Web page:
Freemium is a business model combining free and premium services. Businesses provide a service with basic features at no cost and extra features at a nominal price. The idea behind freemium models is to add new customers by hooking them with a free service to become paid users.
The model is popular among startups, software, and internet-based companies. Some household-name companies that use the freemium business model include Spotify, Evernote, and LinkedIn.
How does freemium work?
The concept for freemium is to offer a product with basic features for free, but make it obvious that there are other more robust features available if the user wants to upgrade to the premium version or a subscription. The trick is to make the basic version robust enough that the user gets used to the product, but not so feature-rich that there is no motivation to upgrade or subscribe.
Freemium model vs. free product trial
A free trial is a model where customers have 30 days, for example, to decide if they want to pay for the product. The user enjoys full access to all or most of the features and experiences its maximum value within the timeframe.
Although the free trial model effectively converts users into paying customers with at least a 30% conversion rate, they may fail to convert if they don’t have adequate time to experience the product’s full value. However, that is where the freemium model carries the day since customers can use the basic version for as long as they wish and subscribe to premium anytime they are ready.
How can freemium improve customer acquisition strategy?
The freemium model leverages the fact that people are more attracted to free product and service offerings. Therefore, a company using this model will have a bigger customer acquisition at the beginning of a marketing campaign. Then, when the product becomes an essential part of the user’s workflow or day-to-day life, they will upgrade to access the full version.
How can your business convert free users into paying customers?
Here’s how a company can convert free users into paying users:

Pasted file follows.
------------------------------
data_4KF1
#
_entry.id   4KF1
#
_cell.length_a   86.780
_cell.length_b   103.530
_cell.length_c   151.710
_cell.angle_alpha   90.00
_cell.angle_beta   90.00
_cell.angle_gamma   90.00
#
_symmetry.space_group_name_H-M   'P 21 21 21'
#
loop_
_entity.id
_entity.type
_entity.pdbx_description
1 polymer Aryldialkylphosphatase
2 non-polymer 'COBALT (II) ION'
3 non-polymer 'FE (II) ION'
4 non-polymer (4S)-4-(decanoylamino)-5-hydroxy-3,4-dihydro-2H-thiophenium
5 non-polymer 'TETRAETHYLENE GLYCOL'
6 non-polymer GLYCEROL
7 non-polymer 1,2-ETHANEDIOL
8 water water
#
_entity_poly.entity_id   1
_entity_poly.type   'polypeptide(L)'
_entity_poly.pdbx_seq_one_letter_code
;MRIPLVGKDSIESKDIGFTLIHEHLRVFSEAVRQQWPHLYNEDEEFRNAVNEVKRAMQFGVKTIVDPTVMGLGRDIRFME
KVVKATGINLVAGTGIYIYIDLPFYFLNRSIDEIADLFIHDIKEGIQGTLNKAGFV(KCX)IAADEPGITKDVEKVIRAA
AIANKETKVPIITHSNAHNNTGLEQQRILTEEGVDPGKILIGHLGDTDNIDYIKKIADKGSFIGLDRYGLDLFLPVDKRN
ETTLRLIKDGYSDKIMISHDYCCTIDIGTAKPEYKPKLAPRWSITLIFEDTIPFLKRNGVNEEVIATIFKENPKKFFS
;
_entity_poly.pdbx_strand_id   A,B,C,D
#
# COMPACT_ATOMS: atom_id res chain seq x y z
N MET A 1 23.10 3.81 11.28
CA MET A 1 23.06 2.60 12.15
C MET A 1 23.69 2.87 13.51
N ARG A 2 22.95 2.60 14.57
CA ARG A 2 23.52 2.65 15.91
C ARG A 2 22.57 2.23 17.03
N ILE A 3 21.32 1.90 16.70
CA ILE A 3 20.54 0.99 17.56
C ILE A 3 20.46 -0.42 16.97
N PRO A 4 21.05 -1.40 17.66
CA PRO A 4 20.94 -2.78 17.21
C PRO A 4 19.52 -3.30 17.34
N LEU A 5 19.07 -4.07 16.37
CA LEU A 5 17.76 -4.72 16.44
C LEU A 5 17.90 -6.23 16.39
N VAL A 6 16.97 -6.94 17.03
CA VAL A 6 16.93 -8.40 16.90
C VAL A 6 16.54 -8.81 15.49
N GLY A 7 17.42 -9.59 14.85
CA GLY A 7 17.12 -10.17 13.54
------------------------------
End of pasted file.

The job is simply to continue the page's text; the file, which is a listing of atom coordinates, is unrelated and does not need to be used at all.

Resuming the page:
Place the right limitations for the free plan
The free version must have limitations if you want your users to upgrade to a paid account. If a free plan gives all the value they need, customers will lack motivation or see no reason to move to the premium version.
Have a completely-featured free trial
Freemium and free trial are two different business models. But it does not mean you must forgo one for the other. You can have a full-featured free trial while still providing a limited free-forever plan. The free trial allows users to experience the product’s full functionality without limitations and thus can see the full value before deciding to purchase.
Concentrate on customer success
Help customers get more value from your product by answering any potential questions they raise, sending newsletters to new users sharing tips and inspiration, and highlighting new or important features with notifications.
Give regular upgrade notifications
Constantly remind users that they have an option to subscribe to a premium service that allows them to access additional features. You can do that by sending periodic email notifications showing what a user would be getting with a premium plan, and highlighting specific limitations of the free plan through in-app notifications.
What are the advantages and disadvantages of freemium?
1. It creates brand awareness
Free product attention grabs potential customers’ attention towards it, thus creating brand awareness.
2. You can earn from ads
You give services for free to users in the freemium model, but you can compensate for that by partnering with ad networks and earning by displaying adverts to your free users.
3. It has a low customer acquisition cost
Customer acquisition cost is lower as you upsell your premium version to the free consumers.
4. It has less marketing effort